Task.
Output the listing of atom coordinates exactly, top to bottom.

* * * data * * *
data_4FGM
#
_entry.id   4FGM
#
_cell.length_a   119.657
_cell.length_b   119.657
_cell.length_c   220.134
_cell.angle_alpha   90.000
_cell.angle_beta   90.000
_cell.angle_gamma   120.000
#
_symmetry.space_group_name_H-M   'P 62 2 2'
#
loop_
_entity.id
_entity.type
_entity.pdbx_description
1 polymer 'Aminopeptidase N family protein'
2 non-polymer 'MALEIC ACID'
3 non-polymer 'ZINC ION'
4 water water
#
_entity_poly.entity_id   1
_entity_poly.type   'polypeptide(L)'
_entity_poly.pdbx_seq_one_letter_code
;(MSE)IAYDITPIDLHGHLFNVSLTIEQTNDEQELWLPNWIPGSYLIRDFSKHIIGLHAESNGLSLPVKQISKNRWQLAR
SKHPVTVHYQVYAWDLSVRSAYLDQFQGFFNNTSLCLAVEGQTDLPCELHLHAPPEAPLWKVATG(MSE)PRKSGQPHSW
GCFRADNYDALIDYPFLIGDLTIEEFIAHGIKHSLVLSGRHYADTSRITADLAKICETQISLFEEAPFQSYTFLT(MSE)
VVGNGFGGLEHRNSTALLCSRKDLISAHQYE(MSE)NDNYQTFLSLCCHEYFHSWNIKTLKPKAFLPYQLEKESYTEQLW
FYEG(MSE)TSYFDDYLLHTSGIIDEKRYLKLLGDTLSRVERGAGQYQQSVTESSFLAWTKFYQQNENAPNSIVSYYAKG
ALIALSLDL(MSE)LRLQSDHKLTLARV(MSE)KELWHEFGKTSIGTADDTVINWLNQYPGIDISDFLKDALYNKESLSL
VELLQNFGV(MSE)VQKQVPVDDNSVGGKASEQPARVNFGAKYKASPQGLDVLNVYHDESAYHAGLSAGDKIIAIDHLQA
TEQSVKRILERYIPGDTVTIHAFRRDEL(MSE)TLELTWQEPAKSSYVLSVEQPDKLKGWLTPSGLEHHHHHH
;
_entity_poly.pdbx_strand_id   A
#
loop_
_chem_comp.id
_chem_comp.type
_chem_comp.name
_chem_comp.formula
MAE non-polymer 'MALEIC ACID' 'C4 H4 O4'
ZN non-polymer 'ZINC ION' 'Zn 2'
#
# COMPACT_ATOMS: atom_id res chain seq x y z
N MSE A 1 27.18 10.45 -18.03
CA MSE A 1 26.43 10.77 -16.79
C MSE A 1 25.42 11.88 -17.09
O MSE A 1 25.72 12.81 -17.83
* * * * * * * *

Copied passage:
data_4FGM
#
_entry.id   4FGM
#
_cell.length_a   119.657
_cell.length_b   119.657
_cell.length_c   220.134
_cell.angle_alpha   90.000
_cell.angle_beta   90.000
_cell.angle_gamma   120.000
#
_symmetry.space_group_name_H-M   'P 62 2 2'
#
loop_
_entity.id
_entity.type
_entity.pdbx_description
1 polymer 'Aminopeptidase N family protein'
2 non-polymer 'MALEIC ACID'
3 non-polymer 'ZINC ION'
4 water water
#
_entity_poly.entity_id   1
_entity_poly.type   'polypeptide(L)'
_entity_poly.pdbx_seq_one_letter_code
;(MSE)IAYDITPIDLHGHLFNVSLTIEQTNDEQELWLPNWIPGSYLIRDFSKHIIGLHAESNGLSLPVKQISKNRWQLAR
SKHPVTVHYQVYAWDLSVRSAYLDQFQGFFNNTSLCLAVEGQTDLPCELHLHAPPEAPLWKVATG(MSE)PRKSGQPHSW
GCFRADNYDALIDYPFLIGDLTIEEFIAHGIKHSLVLSGRHYADTSRITADLAKICETQISLFEEAPFQSYTFLT(MSE)
VVGNGFGGLEHRNSTALLCSRKDLISAHQYE(MSE)NDNYQTFLSLCCHEYFHSWNIKTLKPKAFLPYQLEKESYTEQLW
FYEG(MSE)TSYFDDYLLHTSGIIDEKRYLKLLGDTLSRVERGAGQYQQSVTESSFLAWTKFYQQNENAPNSIVSYYAKG
ALIALSLDL(MSE)LRLQSDHKLTLARV(MSE)KELWHEFGKTSIGTADDTVINWLNQYPGIDISDFLKDALYNKESLSL
VELLQNFGV(MSE)VQKQVPVDDNSVGGKASEQPARVNFGAKYKASPQGLDVLNVYHDESAYHAGLSAGDKIIAIDHLQA
TEQSVKRILERYIPGDTVTIHAFRRDEL(MSE)TLELTWQEPAKSSYVLSVEQPDKLKGWLTPSGLEHHHHHH
;
_entity_poly.pdbx_strand_id   A
#
loop_
_chem_comp.id
_chem_comp.type
_chem_comp.name
_chem_comp.formula
MAE non-polymer 'MALEIC ACID' 'C4 H4 O4'
ZN non-polymer 'ZINC ION' 'Zn 2'
#
# COMPACT_ATOMS: atom_id res chain seq x y z
N MSE A 1 27.18 10.45 -18.03
CA MSE A 1 26.43 10.77 -16.79
C MSE A 1 25.42 11.88 -17.09
O MSE A 1 25.72 12.81 -17.83